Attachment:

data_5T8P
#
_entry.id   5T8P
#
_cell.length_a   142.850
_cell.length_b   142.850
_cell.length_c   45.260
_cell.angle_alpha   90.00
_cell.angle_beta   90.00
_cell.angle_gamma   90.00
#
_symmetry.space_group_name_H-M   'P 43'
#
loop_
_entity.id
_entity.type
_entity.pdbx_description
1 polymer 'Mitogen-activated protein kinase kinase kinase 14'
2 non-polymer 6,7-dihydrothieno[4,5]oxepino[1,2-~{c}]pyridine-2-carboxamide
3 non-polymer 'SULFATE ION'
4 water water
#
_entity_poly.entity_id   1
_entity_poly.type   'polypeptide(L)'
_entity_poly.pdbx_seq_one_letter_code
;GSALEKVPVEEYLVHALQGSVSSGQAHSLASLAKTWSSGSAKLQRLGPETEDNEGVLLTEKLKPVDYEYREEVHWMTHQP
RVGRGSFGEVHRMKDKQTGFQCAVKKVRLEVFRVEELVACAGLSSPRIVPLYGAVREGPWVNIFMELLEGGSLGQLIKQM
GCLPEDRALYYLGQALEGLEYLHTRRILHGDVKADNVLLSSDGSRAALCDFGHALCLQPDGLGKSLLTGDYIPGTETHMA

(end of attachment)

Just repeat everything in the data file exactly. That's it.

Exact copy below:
data_5T8P
#
_entry.id   5T8P
#
_cell.length_a   142.850
_cell.length_b   142.850
_cell.length_c   45.260
_cell.angle_alpha   90.00
_cell.angle_beta   90.00
_cell.angle_gamma   90.00
#
_symmetry.space_group_name_H-M   'P 43'
#
loop_
_entity.id
_entity.type
_entity.pdbx_description
1 polymer 'Mitogen-activated protein kinase kinase kinase 14'
2 non-polymer 6,7-dihydrothieno[4,5]oxepino[1,2-~{c}]pyridine-2-carboxamide
3 non-polymer 'SULFATE ION'
4 water water
#
_entity_poly.entity_id   1
_entity_poly.type   'polypeptide(L)'
_entity_poly.pdbx_seq_one_letter_code
;GSALEKVPVEEYLVHALQGSVSSGQAHSLASLAKTWSSGSAKLQRLGPETEDNEGVLLTEKLKPVDYEYREEVHWMTHQP
RVGRGSFGEVHRMKDKQTGFQCAVKKVRLEVFRVEELVACAGLSSPRIVPLYGAVREGPWVNIFMELLEGGSLGQLIKQM
GCLPEDRALYYLGQALEGLEYLHTRRILHGDVKADNVLLSSDGSRAALCDFGHALCLQPDGLGKSLLTGDYIPGTETHMA